Social connections are the relationships you have with the people around you. They may be close, like family, friends, and coworkers, or more distant, like people you know casually. They can be as close as next door or so far away that you only connect with them by telephone or through the Internet.
Your network of relationships may be big or small. One or two close family members or friends may be all you need to feel supported and valued. Whether your circle is big or small, the important thing is that you are there for each other.
By Erinn Bucklan
After all the buildup and pressure leading up to the holidays, who doesn’t feel like they need a break during the last week of the year? “This time of year is stressful because of the combination of heightened activity level and heightened expectations,” says James Campbell Quick, professor of leadership and organizational behavior at the University of Texas at Arlington. “For those who have not made time for peace in their lives, this can be a really challenging season.”
Resilience, the ability to bounce back after stressful situations, is strengthened when you give and receive support. Building positive relationships with people can make a difference in how resilient you are. Try to connect with people who have a positive outlook and can make you laugh and help you. The more positive your relationships are, the better you'll be able to face life's challenges.
The support you get from your social connections can add to your feelings of meaning and purpose in life. These, in turn, add to your resilience. Happy, resilient people tend to be more connected to the people around them. Resilient people know that they can depend on the strength of their family and friends when the going gets tough.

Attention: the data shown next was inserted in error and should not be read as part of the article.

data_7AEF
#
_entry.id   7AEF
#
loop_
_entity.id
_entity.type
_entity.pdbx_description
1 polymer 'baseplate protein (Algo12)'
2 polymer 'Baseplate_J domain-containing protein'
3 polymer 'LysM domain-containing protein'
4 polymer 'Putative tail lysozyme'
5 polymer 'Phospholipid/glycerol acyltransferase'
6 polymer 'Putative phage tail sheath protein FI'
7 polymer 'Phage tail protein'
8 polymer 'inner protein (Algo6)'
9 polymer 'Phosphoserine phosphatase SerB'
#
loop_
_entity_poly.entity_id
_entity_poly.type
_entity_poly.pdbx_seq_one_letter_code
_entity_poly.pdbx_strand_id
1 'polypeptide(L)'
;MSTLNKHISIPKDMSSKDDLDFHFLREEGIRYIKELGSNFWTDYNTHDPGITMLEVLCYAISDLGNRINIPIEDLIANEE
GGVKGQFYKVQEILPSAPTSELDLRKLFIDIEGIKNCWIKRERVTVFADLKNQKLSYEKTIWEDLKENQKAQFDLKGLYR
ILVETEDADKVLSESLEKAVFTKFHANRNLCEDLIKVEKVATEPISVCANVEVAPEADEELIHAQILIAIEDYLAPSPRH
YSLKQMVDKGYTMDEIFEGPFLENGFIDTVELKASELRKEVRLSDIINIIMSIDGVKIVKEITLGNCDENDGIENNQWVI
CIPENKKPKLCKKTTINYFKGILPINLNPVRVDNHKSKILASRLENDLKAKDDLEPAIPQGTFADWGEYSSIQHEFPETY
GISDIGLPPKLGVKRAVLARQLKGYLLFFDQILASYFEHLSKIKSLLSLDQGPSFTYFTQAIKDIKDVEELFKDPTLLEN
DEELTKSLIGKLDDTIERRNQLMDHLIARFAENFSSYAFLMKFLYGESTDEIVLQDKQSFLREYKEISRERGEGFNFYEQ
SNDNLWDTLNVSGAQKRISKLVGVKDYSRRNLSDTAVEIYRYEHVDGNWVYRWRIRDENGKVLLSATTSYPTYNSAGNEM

Remember that giving support is just as important as getting support. You count on your social connections for support, but they also count on you. Ask others about their families, jobs, and interests, and help them when you can. Don't always focus on your challenges or talk about yourself. Know when it's time to listen or just enjoy your friends' company. Giving support to others builds the social bonds that help make you resilient.
How can you make more social connections?
There are many ways you can start building positive relationships:
Invite a friend who makes you laugh, and go to a funny movie.
Send an encouraging email or text message to someone who's going through a hard time.
Look for a faith community that shares your views. It may also have its own organized social groups.
Call a food bank or hospital and ask about their volunteer programs.
You can also connect with people through social media on the Internet. Many people interact more freely with people they can't see face-to-face. Online forums about specific interests can be a good choice for people who cannot leave their homes or are shy or self-conscious.
In this article
WebMD Medical Reference from Healthwise
November 14, 2014
This information is not intended to replace the advice of a doctor.
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